Somehow, it seems, the daily mental practice of Christian Science prayer places
a person in the path of spiritual power. ... belief does is attempt to explain in a
compelling narrative the unseen reality that lies at the heart of spiritual
Author: Barbara Bradley Hagerty
From the award-winning NPR religion correspondent and author of Life Reimagined: The Science, Art, and Opportunity of Midlife comes a fascinating investigation of how science is seeking to answer the question that has puzzled humanity for generations: Can science explain God? Is spiritual experience real or a delusion? Are there realities that we can experience but not easily measure? Does your consciousness depend entirely on your brain, or does it extend beyond? In Fingerprints of God, award-winning journalist Barbara Bradley Hagerty delves into the discoveries science is making about how faith and spirituality affect us physically and emotionally as it attempts to understand whether the ineffable place beyond this world can be rationally -even scientifically-explained. Hagerty interviews some of the world's top scientists to describe what their groundbreaking research reveals about our human spiritual experience. From analyses of the brain functions of Buddhist monks and Carmelite nuns, to the possibilities of healing the sick through directed prayer, to what near-death experiences illuminate about the afterlife, Hagerty reaches beyond what we think we know to understand what happens to us when we believe in a higher power. Paralleling the discoveries of science is Hagerty's own account of her spiritual evolution. Raised a Christian Scientist, she was a scrupulous adherent until a small moment as an adult triggered a revaluation of her beliefs, which in turn led her to a new way of thinking about God and faith. An insightful examination of what science is learning about how and why we believe, Fingerprints of God is also a moving story of one person's search for a communion with a higher power and what she discovered on that journey. From the Hardcover edition.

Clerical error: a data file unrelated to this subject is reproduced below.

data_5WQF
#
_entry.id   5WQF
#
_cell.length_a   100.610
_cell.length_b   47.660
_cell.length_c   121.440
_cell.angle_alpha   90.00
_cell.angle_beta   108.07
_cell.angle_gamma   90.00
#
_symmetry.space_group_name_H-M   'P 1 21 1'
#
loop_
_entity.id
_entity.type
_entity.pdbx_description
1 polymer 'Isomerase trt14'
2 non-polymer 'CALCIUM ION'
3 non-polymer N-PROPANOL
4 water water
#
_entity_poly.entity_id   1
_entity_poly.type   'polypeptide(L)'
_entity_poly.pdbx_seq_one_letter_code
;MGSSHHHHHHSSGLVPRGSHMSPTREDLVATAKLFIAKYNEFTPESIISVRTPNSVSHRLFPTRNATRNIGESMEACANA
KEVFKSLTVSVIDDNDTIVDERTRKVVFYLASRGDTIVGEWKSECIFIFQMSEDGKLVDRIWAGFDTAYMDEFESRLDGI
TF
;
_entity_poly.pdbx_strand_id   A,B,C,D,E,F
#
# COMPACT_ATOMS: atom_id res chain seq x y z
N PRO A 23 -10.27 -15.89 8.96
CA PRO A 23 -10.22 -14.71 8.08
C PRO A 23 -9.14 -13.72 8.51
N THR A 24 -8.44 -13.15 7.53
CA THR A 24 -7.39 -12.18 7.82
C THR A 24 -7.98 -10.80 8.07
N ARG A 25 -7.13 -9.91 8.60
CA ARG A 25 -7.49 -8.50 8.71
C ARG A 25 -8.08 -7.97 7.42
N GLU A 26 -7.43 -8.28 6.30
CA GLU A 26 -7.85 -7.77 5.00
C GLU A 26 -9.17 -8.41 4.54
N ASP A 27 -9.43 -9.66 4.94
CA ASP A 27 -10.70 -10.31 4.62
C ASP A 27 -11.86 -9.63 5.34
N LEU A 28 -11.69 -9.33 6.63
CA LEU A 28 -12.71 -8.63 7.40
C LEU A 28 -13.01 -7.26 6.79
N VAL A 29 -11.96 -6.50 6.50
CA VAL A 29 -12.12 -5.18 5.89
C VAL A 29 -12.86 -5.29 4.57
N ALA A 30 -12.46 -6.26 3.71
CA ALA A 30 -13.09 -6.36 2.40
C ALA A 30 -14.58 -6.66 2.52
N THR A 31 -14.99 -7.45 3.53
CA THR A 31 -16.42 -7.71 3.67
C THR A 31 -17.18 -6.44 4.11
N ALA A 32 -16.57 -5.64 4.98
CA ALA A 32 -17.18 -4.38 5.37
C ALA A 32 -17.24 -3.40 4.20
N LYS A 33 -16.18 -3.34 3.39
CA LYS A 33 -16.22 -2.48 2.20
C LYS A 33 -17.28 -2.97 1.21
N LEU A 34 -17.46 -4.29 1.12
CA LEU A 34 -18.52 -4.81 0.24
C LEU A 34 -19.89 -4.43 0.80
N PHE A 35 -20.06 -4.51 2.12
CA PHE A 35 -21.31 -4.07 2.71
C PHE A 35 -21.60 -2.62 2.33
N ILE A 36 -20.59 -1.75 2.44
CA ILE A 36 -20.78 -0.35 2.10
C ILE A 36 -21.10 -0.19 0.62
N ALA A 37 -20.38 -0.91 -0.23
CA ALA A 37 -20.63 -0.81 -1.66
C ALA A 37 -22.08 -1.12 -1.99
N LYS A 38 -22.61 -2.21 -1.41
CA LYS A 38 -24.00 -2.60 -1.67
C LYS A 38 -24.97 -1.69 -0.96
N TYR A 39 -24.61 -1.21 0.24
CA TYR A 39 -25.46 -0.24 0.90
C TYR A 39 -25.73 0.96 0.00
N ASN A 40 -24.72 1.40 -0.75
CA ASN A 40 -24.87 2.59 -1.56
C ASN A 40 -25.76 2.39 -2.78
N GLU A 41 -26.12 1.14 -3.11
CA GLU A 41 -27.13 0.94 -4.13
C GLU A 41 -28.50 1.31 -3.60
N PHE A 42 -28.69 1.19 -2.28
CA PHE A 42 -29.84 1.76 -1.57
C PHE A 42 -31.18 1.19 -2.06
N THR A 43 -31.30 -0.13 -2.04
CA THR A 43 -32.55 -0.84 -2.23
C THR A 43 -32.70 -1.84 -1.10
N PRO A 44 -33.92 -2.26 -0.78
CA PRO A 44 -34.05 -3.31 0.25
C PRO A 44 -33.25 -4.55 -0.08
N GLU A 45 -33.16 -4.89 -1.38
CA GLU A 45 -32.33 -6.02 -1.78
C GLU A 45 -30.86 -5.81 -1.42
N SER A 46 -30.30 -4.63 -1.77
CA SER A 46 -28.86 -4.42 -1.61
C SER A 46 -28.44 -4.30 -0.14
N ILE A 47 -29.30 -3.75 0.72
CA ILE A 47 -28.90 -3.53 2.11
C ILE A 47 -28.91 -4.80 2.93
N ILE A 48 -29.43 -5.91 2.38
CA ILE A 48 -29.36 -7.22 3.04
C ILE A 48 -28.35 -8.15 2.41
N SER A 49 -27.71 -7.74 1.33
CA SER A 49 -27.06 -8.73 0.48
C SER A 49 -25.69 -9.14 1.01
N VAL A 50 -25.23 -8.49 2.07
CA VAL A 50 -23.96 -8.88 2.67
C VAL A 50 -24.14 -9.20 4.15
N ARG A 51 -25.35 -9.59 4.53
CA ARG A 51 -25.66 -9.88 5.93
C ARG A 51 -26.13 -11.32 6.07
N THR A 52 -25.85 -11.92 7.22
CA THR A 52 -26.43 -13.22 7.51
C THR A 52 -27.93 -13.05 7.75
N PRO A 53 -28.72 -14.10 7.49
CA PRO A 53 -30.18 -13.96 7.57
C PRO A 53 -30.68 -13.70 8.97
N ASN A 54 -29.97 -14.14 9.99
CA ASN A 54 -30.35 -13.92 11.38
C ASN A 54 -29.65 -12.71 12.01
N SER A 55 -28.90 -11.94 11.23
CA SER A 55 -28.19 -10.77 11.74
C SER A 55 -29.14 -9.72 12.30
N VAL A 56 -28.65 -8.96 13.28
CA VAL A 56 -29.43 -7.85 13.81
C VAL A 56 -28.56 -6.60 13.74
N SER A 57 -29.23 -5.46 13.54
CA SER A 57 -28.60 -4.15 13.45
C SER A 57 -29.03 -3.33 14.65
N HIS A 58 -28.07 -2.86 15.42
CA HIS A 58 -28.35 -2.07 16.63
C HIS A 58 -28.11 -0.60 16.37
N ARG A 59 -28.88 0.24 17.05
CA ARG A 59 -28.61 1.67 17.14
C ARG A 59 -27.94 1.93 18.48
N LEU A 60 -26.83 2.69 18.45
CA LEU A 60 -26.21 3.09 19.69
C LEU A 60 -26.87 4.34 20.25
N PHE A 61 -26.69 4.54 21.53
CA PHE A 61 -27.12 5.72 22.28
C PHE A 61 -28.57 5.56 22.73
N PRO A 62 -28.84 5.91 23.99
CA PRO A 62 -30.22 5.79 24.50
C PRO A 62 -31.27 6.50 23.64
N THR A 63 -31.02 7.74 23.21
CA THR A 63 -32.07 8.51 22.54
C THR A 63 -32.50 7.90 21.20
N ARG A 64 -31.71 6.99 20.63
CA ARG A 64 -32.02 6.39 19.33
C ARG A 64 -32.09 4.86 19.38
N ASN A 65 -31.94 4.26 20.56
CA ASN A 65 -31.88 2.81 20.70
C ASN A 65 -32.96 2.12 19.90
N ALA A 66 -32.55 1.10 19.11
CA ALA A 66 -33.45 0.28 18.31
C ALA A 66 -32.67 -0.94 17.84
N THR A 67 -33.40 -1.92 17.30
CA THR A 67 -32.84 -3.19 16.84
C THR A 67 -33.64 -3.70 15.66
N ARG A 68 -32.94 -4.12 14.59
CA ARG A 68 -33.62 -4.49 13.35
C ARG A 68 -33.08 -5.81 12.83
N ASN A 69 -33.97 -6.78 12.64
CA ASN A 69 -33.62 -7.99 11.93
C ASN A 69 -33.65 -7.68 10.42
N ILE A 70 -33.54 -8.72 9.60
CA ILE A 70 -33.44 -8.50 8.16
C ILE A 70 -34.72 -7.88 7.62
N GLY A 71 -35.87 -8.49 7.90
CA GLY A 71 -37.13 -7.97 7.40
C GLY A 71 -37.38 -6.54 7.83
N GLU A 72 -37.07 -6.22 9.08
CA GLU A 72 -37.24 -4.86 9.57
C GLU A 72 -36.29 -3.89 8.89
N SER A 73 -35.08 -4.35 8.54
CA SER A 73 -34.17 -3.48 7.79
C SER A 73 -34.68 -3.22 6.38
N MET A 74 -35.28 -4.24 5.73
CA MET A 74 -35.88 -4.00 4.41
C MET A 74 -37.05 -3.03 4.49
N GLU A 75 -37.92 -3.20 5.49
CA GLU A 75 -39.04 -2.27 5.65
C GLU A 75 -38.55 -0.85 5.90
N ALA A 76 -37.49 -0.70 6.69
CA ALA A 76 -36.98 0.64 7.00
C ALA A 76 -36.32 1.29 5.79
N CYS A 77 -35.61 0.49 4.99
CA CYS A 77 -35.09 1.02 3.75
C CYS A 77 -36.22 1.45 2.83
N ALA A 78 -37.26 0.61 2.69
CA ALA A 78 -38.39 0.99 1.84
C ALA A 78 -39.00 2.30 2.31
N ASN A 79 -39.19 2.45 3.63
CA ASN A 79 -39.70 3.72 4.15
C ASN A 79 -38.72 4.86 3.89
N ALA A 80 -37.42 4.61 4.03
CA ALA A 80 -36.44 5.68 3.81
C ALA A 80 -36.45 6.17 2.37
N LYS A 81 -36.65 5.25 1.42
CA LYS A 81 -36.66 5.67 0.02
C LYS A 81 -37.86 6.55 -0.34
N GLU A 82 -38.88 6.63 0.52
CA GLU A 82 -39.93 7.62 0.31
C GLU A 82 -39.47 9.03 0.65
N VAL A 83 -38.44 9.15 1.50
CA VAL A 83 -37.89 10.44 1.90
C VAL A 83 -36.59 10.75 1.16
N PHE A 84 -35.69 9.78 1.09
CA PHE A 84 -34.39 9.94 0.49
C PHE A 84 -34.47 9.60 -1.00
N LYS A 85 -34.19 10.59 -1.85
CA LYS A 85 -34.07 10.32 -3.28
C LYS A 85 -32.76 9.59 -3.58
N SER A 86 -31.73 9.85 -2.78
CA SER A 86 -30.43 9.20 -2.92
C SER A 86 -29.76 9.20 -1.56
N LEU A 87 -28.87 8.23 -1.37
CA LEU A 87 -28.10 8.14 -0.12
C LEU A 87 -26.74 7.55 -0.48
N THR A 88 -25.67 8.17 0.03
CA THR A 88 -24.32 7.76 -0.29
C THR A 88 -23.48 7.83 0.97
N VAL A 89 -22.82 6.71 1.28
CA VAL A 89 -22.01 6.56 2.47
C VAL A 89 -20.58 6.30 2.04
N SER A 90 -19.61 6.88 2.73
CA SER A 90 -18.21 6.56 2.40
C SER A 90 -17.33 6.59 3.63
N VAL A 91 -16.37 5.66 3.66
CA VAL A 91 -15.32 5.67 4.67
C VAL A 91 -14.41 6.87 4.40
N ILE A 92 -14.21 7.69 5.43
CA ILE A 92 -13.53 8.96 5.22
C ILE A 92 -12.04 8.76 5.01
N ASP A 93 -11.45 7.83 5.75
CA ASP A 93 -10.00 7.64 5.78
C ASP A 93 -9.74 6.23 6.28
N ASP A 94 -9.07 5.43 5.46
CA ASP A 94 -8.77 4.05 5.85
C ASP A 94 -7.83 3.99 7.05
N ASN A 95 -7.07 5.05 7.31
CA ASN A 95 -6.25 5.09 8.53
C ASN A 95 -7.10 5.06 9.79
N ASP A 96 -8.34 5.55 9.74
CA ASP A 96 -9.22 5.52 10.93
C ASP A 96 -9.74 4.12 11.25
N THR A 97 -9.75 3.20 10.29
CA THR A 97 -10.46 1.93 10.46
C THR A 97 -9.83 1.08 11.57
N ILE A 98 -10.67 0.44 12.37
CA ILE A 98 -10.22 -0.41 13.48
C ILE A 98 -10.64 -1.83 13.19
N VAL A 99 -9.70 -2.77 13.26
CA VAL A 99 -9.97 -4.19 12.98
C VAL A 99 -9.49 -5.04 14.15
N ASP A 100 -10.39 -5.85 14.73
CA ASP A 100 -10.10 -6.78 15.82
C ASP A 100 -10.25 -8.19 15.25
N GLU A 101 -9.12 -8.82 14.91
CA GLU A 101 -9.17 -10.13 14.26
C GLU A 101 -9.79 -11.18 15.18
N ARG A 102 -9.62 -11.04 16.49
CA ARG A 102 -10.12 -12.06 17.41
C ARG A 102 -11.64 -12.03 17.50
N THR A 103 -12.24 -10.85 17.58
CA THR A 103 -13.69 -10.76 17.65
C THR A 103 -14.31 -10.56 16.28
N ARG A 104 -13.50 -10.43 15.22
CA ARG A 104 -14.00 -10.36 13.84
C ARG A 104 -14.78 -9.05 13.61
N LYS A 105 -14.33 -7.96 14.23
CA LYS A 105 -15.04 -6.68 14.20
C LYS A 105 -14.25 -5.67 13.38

The nine paediatric, psychiatric and palliative case studies and reflections in this ground-breaking book will enable chaplains to critically reflect on the spiritual care they provide and communicate their work more effectively, help ...
Author: George Fitchett
Publisher: Jessica Kingsley Publishers